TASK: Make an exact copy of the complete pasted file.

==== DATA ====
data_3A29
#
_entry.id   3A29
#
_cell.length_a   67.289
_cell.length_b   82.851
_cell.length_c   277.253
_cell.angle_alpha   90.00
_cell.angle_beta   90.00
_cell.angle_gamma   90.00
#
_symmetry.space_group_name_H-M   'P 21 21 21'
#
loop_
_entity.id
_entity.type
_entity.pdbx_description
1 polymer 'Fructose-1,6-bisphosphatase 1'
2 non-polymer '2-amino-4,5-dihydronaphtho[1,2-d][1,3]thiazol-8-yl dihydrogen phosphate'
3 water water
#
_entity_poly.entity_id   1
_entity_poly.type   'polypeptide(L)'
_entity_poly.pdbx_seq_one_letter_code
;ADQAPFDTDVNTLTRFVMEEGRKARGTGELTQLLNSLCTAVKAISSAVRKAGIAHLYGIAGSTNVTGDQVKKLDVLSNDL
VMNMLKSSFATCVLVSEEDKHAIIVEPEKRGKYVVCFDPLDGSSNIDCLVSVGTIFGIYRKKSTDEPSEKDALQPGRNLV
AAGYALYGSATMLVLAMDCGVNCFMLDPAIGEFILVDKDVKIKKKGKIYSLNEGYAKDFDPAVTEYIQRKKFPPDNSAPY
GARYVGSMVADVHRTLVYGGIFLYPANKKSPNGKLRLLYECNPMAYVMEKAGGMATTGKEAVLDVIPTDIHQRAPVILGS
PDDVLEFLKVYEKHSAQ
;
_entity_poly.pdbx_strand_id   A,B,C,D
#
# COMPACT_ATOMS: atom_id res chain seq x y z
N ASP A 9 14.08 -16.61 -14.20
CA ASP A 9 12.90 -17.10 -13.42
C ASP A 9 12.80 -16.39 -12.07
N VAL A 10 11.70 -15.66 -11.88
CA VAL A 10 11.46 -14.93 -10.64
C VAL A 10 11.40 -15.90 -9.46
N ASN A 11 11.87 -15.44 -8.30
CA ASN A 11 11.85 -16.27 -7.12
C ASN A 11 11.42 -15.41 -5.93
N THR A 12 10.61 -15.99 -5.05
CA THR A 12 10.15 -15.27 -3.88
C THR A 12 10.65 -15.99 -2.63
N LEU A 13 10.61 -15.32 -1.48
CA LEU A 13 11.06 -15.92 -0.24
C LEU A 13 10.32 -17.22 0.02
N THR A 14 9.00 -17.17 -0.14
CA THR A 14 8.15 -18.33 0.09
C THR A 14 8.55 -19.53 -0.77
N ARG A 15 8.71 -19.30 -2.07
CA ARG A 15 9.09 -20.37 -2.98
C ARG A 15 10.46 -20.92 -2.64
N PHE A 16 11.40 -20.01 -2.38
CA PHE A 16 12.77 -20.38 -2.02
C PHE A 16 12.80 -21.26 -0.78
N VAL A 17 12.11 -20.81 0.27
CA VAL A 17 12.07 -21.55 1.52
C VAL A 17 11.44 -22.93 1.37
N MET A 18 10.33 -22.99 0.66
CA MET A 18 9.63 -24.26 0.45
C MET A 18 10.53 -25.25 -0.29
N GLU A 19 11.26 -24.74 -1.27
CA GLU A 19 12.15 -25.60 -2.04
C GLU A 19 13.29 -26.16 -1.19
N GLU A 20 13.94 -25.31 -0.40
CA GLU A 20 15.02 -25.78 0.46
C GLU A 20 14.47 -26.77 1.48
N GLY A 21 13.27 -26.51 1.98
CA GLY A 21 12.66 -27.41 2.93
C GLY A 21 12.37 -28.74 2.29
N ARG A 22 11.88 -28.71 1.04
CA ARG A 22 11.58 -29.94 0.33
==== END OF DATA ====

data_3A29
#
_entry.id   3A29
#
_cell.length_a   67.289
_cell.length_b   82.851
_cell.length_c   277.253
_cell.angle_alpha   90.00
_cell.angle_beta   90.00
_cell.angle_gamma   90.00
#
_symmetry.space_group_name_H-M   'P 21 21 21'
#
loop_
_entity.id
_entity.type
_entity.pdbx_description
1 polymer 'Fructose-1,6-bisphosphatase 1'
2 non-polymer '2-amino-4,5-dihydronaphtho[1,2-d][1,3]thiazol-8-yl dihydrogen phosphate'
3 water water
#
_entity_poly.entity_id   1
_entity_poly.type   'polypeptide(L)'
_entity_poly.pdbx_seq_one_letter_code
;ADQAPFDTDVNTLTRFVMEEGRKARGTGELTQLLNSLCTAVKAISSAVRKAGIAHLYGIAGSTNVTGDQVKKLDVLSNDL
VMNMLKSSFATCVLVSEEDKHAIIVEPEKRGKYVVCFDPLDGSSNIDCLVSVGTIFGIYRKKSTDEPSEKDALQPGRNLV
AAGYALYGSATMLVLAMDCGVNCFMLDPAIGEFILVDKDVKIKKKGKIYSLNEGYAKDFDPAVTEYIQRKKFPPDNSAPY
GARYVGSMVADVHRTLVYGGIFLYPANKKSPNGKLRLLYECNPMAYVMEKAGGMATTGKEAVLDVIPTDIHQRAPVILGS
PDDVLEFLKVYEKHSAQ
;
_entity_poly.pdbx_strand_id   A,B,C,D
#
# COMPACT_ATOMS: atom_id res chain seq x y z
N ASP A 9 14.08 -16.61 -14.20
CA ASP A 9 12.90 -17.10 -13.42
C ASP A 9 12.80 -16.39 -12.07
N VAL A 10 11.70 -15.66 -11.88
CA VAL A 10 11.46 -14.93 -10.64
C VAL A 10 11.40 -15.90 -9.46
N ASN A 11 11.87 -15.44 -8.30
CA ASN A 11 11.85 -16.27 -7.12
C ASN A 11 11.42 -15.41 -5.93
N THR A 12 10.61 -15.99 -5.05
CA THR A 12 10.15 -15.27 -3.88
C THR A 12 10.65 -15.99 -2.63
N LEU A 13 10.61 -15.32 -1.48
CA LEU A 13 11.06 -15.92 -0.24
C LEU A 13 10.32 -17.22 0.02
N THR A 14 9.00 -17.17 -0.14
CA THR A 14 8.15 -18.33 0.09
C THR A 14 8.55 -19.53 -0.77
N ARG A 15 8.71 -19.30 -2.07
CA ARG A 15 9.09 -20.37 -2.98
C ARG A 15 10.46 -20.92 -2.64
N PHE A 16 11.40 -20.01 -2.38
CA PHE A 16 12.77 -20.38 -2.02
C PHE A 16 12.80 -21.26 -0.78
N VAL A 17 12.11 -20.81 0.27
CA VAL A 17 12.07 -21.55 1.52
C VAL A 17 11.44 -22.93 1.37
N MET A 18 10.33 -22.99 0.66
CA MET A 18 9.63 -24.26 0.45
C MET A 18 10.53 -25.25 -0.29
N GLU A 19 11.26 -24.74 -1.27
CA GLU A 19 12.15 -25.60 -2.04
C GLU A 19 13.29 -26.16 -1.19
N GLU A 20 13.94 -25.31 -0.40
CA GLU A 20 15.02 -25.78 0.46
C GLU A 20 14.47 -26.77 1.48
N GLY A 21 13.27 -26.51 1.98
CA GLY A 21 12.66 -27.41 2.93
C GLY A 21 12.37 -28.74 2.29
N ARG A 22 11.88 -28.71 1.04
CA ARG A 22 11.58 -29.94 0.33